Wild Yukon Furs is an Indigenous-owned business providing finished goods handcrafted from Indigenous-sourced furs from around the territory. We chatted with creator Vanessa Ægirsdóttir to learn more about her craft! —Noa Nichol
Where do you take inspiration for your designs from?
My inspiration always comes from the materials. When I’m working with furs, their individual characteristics are so unique and special (sometimes even frustrating or challenging), it’s my job to allow them to be appreciated for their wildly varying beauty as best I can. Also, living in the Yukon inspires me. The skies are ever changing, the light is unlike anything I’ve seen anywhere and it regularly stops me in my tracks. Light and texture. Who wouldn’t be inspired?
Who do you design for?
I design for those who provide my furs and for those who purchase them. The First Nations communities who provide my furs are one of the most critical partners in my creative process and I couldn’t do what I do without them. If I can honour First Nations trappers, their cultures, and these exceptional furs then everything else is extra. The folks who wear the furs, their advocacy and commitment to sharing our stories is who the finished goods are made for. I am so appreciative of my supply partners and for my loyal customers who we call “collectors” because you really can’t buy just one pair of earrings.
How would you describe the pieces that you design?
I try to design pieces that are classic and not subject to the fickleness of trends. I reject the expectation of seasonal collections for a few reasons. First, the waste produced in the conventional fashion calendar goes against one of our core values; eliminating waste. Second, it can lead to collections that lack purpose or clarity. My collections rarely change because each piece of fur from each pelt is so different which results in every single item being inherently one-of-a-kind by default. My relationship to the primary material (fur) allows for the excitement of creating unique works every time I produce a pair of earrings or necklace.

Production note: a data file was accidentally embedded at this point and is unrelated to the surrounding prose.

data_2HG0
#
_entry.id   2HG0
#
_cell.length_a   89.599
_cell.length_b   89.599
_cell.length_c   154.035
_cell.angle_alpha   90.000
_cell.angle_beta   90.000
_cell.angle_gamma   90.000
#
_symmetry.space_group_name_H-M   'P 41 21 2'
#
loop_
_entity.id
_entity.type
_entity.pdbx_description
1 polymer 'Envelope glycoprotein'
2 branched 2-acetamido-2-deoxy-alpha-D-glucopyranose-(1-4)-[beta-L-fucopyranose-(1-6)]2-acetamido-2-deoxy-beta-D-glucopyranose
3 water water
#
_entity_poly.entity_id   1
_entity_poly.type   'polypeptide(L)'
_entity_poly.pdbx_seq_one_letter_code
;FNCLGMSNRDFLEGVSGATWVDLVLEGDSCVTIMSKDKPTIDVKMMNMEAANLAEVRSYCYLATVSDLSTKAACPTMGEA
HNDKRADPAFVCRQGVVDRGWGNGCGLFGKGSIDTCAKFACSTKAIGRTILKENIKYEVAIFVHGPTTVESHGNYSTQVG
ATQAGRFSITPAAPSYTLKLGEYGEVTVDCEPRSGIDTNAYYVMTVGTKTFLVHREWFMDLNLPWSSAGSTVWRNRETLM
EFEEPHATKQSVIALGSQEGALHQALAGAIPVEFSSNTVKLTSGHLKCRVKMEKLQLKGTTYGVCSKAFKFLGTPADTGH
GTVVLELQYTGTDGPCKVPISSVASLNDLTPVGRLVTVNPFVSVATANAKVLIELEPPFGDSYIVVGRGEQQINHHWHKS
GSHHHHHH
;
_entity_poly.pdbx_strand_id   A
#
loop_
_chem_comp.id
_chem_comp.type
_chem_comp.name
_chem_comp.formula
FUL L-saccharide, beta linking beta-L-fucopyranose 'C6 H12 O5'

Do they hold a deeper meaning beyond simply being decor pieces or ornaments to wear?
What a fabulous question. Yes, there is a deeper meaning. Because these pieces are made with Indigenous-sourced wild furs, there are cultural factors that impact the harvest and creation of everything. There is ceremony, tradition, and so much gratitude and humility in the harvest of the furs which has a lasting effect on the finished goods. Because of my close ties to the harvest (my husband who is Tlingit is my primary fur supplier and I’m his trapping assistant) and cultural teachings that have been shared with me by my husband and his elders, I can share some of that with my customers. I can share knowledge about how the fur is harvested in a good way and that respect of the fur impacts how the wearer feels when they adorn themselves with the fur. My husband says that when you wear fur, you’re forever in relationship with that animal so this respectful harvest is essential to protecting our customers and giving them goods that are accompanied by good energy.
How do you source the furs for your pieces?
I know that how we source our furs is one of the most meaningful parts of this business. I use exclusively Indigenous-sourced furs which is a way I can enact reconciliation in a meaningful way in my community. I pay the highest price I can for each fur (I do not haggle or negotiate lower prices and often have to convince trappers to take MORE money than they’re asking). For many trappers, it is very costly to operate a trap line. One of the trappers I work with was losing between $8-12K every year in non-recoverable expenses just to keep their trapline in operation but now, selling furs to us, their trapline is profitable. At the beginning of each trapping season, I look at the year’s best fur prices from the auction houses and try to match those prices. This allows the trappers we work with to make informed decisions about which furs to target and how many to harvest.